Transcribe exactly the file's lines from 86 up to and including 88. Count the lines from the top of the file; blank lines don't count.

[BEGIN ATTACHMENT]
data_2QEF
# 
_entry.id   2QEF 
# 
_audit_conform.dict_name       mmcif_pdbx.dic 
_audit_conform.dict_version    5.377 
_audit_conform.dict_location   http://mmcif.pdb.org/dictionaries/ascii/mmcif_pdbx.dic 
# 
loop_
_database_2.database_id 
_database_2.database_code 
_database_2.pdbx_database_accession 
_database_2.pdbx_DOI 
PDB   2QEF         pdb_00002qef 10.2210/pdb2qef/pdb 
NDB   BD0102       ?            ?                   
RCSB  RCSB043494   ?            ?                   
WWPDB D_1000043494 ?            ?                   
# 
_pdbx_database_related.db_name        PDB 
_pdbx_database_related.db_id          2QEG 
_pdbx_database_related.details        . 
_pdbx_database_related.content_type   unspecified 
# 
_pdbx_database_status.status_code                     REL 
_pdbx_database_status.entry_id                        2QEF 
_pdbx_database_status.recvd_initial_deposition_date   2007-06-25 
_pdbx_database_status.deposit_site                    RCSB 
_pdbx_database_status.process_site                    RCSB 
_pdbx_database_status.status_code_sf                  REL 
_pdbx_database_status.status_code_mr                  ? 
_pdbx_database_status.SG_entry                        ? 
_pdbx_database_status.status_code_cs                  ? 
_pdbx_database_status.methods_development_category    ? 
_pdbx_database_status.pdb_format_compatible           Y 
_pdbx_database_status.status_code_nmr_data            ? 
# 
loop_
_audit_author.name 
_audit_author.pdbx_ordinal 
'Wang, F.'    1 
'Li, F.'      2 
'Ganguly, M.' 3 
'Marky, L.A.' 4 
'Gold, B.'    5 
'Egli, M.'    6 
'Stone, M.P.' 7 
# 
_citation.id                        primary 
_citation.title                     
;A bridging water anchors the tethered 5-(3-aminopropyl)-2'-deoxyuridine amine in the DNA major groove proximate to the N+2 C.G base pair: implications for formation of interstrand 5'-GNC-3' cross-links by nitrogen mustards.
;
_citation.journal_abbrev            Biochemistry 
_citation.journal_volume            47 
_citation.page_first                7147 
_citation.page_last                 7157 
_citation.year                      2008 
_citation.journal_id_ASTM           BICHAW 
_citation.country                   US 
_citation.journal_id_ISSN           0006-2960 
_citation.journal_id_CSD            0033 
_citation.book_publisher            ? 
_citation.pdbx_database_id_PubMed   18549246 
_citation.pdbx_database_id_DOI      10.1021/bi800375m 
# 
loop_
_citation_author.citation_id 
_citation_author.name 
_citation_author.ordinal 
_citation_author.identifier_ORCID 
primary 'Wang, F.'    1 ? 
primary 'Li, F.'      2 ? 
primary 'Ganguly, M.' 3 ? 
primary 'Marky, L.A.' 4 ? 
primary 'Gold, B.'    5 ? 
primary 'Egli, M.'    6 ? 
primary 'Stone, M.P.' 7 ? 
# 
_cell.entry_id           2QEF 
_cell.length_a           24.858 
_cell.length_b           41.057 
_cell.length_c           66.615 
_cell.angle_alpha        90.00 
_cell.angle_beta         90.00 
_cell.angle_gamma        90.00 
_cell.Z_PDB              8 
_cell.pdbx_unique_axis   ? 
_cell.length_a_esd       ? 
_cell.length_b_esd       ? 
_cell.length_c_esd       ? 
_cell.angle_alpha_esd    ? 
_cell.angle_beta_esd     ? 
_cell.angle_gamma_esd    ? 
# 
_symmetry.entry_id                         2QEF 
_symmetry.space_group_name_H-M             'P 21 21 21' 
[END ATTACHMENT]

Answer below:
_cell.pdbx_unique_axis   ? 
_cell.length_a_esd       ? 
_cell.length_b_esd       ? 